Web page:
Our goal was to create a more user friendly experience for flying a drone. Instead of the conventional remote control, our aircraft receives instructions from the user's hand movements.
The idea for this project came about from the discovery of a training port on the back of the drones remote control. This port allows two transmitters to be connected together for training purposes. After analyzing the signals of the transmitters, we were able to generate an identical signal which simulates a trainee signal.
We constructed a pair of gloves attached with a BNO055 absolute position sensor. This position information is then accessed over I2C bus interface by our Atmega 32U4 microcontroller. Appropriate signal is generated from the processed information and sent over the transmitter to the quadcopter. This arrangement allows a user to fly the quadcopter using only their hands. All the code for this project was written using AVR-C, debugging was done over USART.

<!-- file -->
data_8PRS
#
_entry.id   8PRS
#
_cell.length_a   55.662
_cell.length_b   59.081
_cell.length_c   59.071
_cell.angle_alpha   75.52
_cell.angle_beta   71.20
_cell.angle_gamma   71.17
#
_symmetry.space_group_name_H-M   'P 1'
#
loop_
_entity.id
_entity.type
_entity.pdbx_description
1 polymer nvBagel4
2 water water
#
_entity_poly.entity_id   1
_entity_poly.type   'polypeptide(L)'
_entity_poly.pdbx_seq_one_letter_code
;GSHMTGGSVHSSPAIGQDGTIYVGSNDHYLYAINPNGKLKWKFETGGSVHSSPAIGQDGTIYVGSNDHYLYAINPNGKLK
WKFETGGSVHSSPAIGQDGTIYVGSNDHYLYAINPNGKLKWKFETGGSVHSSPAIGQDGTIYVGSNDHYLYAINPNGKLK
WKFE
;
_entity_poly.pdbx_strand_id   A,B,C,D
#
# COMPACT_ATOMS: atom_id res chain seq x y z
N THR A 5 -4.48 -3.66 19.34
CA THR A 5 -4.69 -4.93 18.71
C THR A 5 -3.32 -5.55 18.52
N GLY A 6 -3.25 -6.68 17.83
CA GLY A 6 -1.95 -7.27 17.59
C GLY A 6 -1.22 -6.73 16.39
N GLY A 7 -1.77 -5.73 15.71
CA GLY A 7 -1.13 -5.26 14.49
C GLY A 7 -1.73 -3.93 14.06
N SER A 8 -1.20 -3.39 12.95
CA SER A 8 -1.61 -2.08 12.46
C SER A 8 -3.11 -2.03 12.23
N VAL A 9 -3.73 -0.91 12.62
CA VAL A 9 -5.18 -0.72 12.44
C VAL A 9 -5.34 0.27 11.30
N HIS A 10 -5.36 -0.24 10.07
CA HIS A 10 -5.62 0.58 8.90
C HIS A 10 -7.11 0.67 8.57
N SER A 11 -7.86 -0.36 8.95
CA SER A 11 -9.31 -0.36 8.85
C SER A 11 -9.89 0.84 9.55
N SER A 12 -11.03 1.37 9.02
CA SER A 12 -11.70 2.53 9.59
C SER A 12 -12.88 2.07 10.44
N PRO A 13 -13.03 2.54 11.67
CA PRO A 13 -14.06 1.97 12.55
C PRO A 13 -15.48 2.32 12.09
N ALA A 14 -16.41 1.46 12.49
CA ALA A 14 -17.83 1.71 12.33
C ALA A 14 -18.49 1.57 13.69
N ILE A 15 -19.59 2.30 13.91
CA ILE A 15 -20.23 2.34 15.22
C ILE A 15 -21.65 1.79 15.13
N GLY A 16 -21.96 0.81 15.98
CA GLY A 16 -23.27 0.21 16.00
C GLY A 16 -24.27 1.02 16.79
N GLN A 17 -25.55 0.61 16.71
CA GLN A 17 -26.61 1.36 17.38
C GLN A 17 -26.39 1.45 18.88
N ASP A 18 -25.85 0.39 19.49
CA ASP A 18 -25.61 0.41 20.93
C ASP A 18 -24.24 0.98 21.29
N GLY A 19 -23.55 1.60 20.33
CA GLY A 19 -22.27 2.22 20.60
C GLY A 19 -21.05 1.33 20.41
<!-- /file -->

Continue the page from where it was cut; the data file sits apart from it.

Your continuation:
The first struggle our team ran into was not allowing the sensors enough time to process all data. The second difficulty was our exponential control function model. The calculation would have taken too long, so we constructed an array look up table to easily grab the tabulated values. We then ran into the problem that this array was too large for our 2.5 kB RAM. We had to save this table in our program memory and then access it during run-time.
- Interface enables user to interact with a quadcopter more directly, making the flying feel more natural.
- Platform-independent interface - The interface we constructed is capable of controlling any radio-controlled device (plane, helicopter, quadcopter, car, boat).
- Fully customizable mapping function model - Our final draft of code uses a exponential model for our controls. This mapping offers greater stability and flight control by desensitizing small movements near the center (origin).